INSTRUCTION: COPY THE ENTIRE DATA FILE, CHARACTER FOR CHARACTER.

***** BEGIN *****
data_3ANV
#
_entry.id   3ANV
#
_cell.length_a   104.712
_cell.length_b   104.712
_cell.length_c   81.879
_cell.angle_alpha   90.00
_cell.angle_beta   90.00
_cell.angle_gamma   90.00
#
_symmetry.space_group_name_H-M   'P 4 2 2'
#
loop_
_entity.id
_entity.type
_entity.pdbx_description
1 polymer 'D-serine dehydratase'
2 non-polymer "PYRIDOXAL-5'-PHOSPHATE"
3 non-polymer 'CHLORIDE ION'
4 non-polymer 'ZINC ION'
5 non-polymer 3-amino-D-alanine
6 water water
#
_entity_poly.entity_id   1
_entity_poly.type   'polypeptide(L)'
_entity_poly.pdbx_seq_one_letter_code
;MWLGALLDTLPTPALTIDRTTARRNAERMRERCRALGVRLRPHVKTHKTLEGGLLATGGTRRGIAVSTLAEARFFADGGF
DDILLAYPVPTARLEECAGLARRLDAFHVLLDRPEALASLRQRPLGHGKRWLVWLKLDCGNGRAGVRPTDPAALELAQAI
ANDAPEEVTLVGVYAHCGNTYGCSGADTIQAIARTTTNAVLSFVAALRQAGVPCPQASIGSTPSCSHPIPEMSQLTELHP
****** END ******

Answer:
data_3ANV
#
_entry.id   3ANV
#
_cell.length_a   104.712
_cell.length_b   104.712
_cell.length_c   81.879
_cell.angle_alpha   90.00
_cell.angle_beta   90.00
_cell.angle_gamma   90.00
#
_symmetry.space_group_name_H-M   'P 4 2 2'
#
loop_
_entity.id
_entity.type
_entity.pdbx_description
1 polymer 'D-serine dehydratase'
2 non-polymer "PYRIDOXAL-5'-PHOSPHATE"
3 non-polymer 'CHLORIDE ION'
4 non-polymer 'ZINC ION'
5 non-polymer 3-amino-D-alanine
6 water water
#
_entity_poly.entity_id   1
_entity_poly.type   'polypeptide(L)'
_entity_poly.pdbx_seq_one_letter_code
;MWLGALLDTLPTPALTIDRTTARRNAERMRERCRALGVRLRPHVKTHKTLEGGLLATGGTRRGIAVSTLAEARFFADGGF
DDILLAYPVPTARLEECAGLARRLDAFHVLLDRPEALASLRQRPLGHGKRWLVWLKLDCGNGRAGVRPTDPAALELAQAI
ANDAPEEVTLVGVYAHCGNTYGCSGADTIQAIARTTTNAVLSFVAALRQAGVPCPQASIGSTPSCSHPIPEMSQLTELHP